effective technology to promote the efficient use of the

spectrum. Furthermore, CR is defined as an intelligent

wireless communication system that is aware of its

surrounding environment (i.e., outside world), and uses the

methodology of understanding-by-building to learn from the

environment and adapt its internal states to statistical

variations in the incoming RF stimuli by making

corresponding changes on certain operating parameters (e.g.,

transmit power, carrier frequency and modulation strategy) in

real-time [2].

Since CRs are considered as the secondary or lower priority

users of spectrum allocated to a primary user, their

fundamental requirement is to avoid interference to potential

primary users in the vicinity. Spectrum sensing has been

considered as a key function to ensure this requirement.

Spectrum sensing method is usually divided to energy

detection, matched filter based method and cyclostationary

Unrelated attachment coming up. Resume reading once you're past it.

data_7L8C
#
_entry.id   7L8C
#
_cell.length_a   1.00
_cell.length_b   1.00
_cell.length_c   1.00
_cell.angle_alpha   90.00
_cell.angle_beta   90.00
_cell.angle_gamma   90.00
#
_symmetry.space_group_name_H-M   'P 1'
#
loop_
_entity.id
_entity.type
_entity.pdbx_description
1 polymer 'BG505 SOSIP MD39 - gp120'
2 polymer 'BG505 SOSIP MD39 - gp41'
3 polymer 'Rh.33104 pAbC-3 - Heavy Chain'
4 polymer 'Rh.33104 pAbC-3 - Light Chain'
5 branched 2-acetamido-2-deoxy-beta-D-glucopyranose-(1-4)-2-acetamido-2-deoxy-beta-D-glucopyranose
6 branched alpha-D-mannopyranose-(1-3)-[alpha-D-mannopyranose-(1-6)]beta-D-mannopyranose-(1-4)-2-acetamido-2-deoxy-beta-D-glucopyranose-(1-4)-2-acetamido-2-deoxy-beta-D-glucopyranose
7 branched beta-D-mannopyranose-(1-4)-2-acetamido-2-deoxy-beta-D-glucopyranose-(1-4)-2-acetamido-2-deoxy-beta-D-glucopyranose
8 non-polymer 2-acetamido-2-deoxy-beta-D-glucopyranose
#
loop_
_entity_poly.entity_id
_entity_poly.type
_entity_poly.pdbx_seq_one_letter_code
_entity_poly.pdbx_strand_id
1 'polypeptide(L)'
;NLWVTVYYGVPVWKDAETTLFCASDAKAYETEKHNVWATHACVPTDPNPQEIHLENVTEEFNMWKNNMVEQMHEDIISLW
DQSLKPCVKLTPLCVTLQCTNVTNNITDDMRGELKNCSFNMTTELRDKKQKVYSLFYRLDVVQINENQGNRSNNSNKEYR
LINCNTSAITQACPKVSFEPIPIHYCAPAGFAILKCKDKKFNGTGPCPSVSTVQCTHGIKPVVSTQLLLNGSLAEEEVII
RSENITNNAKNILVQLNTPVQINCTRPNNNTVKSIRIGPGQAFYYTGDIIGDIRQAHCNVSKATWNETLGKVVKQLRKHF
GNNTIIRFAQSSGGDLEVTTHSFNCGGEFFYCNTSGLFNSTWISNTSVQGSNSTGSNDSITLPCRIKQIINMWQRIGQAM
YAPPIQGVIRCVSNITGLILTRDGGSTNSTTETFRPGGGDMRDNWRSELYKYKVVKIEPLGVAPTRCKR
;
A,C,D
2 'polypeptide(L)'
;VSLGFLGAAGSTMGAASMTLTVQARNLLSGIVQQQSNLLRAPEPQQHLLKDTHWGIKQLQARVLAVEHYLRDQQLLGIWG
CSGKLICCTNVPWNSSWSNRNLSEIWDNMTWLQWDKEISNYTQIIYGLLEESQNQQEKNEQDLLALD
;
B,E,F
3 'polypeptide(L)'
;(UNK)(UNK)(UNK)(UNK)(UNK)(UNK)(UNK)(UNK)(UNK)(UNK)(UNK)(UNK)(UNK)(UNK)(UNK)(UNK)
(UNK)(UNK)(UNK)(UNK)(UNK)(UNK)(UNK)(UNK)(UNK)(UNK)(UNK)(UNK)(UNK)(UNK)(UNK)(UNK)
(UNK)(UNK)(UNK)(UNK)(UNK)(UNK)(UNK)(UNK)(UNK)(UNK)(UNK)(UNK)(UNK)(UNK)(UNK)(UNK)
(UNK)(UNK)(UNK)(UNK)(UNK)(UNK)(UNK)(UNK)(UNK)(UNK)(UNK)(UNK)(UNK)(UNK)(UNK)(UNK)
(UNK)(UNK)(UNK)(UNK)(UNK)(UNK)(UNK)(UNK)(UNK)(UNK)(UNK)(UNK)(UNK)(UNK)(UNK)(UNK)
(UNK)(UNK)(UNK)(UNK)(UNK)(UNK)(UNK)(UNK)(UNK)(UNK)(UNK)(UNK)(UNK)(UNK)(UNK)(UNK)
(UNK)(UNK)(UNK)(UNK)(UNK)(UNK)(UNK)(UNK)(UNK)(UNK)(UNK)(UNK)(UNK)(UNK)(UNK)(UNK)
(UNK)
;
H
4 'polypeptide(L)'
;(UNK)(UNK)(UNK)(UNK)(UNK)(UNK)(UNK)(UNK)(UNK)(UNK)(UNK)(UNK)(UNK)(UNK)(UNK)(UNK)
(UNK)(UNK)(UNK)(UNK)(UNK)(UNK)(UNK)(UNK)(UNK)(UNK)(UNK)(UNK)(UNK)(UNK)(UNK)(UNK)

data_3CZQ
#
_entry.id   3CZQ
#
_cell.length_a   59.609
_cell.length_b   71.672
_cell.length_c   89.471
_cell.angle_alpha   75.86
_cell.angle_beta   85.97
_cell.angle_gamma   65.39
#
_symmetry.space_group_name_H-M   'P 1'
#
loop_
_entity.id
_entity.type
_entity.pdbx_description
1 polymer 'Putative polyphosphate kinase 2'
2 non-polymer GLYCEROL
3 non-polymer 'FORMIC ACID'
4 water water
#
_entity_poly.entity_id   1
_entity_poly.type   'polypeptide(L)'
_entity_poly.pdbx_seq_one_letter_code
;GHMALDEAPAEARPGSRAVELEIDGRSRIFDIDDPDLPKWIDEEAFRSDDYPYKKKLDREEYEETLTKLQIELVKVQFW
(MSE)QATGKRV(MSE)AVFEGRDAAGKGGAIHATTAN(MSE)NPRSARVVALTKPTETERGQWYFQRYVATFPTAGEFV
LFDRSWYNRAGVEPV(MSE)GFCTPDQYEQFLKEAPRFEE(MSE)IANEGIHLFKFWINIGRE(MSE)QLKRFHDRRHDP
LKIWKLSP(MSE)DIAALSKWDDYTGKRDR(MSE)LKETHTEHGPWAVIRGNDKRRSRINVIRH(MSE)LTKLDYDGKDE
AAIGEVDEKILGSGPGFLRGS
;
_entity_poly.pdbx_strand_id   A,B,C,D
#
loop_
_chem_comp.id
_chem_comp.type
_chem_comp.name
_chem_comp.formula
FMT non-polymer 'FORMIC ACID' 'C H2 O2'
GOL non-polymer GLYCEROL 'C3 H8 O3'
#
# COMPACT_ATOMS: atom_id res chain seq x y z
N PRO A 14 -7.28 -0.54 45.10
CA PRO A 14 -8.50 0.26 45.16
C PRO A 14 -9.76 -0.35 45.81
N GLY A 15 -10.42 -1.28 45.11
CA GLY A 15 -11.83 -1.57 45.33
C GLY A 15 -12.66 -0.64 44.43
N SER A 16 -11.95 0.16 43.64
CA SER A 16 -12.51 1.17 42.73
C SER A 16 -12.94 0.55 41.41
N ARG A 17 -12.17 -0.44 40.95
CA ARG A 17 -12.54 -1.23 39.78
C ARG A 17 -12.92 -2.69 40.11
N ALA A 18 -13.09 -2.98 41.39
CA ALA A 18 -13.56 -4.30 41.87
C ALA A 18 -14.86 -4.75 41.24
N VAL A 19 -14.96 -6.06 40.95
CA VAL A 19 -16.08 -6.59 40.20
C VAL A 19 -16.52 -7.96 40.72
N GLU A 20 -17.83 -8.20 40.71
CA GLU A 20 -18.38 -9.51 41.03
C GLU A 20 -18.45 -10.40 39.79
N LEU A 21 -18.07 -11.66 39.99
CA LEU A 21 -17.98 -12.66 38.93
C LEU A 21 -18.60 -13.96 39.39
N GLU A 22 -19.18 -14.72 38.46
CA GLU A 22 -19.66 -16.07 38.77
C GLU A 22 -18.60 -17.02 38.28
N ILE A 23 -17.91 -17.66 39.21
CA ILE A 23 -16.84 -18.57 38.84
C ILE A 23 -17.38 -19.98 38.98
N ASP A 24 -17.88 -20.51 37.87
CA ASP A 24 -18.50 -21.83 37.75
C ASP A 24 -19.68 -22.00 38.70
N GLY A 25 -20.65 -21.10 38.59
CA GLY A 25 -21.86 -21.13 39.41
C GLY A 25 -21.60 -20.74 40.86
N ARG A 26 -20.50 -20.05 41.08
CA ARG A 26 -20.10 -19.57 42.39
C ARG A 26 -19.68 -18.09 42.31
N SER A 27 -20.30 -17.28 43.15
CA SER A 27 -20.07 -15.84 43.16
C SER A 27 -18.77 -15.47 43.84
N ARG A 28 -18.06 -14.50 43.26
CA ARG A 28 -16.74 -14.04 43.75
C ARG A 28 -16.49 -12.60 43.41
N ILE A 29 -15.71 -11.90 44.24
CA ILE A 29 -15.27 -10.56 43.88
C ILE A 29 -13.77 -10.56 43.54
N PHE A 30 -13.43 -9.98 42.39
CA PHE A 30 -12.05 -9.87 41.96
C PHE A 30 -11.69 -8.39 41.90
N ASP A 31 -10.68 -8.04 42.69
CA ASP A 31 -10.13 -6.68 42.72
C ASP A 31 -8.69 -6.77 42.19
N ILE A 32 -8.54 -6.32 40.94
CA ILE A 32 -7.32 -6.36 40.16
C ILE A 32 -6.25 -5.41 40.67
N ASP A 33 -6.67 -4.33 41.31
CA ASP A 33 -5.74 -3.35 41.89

based method [3]. Energy detection takes the advantage of

simple structure. However, in order to increase the reliability,

we have to average over several consecutive symbols.

Matched filter based method can maximize the received

ong>Signalong> to Noise Ratio (SNR), whereas all the signal

characteristics should be known beforehand in the receiver.

Cyclostationary based method utilizes the cyclic properties of

the signal in frequency domain, which is robust to random

noise at the cost of increasing the complexity.

Generally, spectrum sensing functionality is cataloged to

two steps. The first as well as the basic step is to find whether

the band of interest is vacant. It ensures the operation of

primary users without any interference. Energy detection is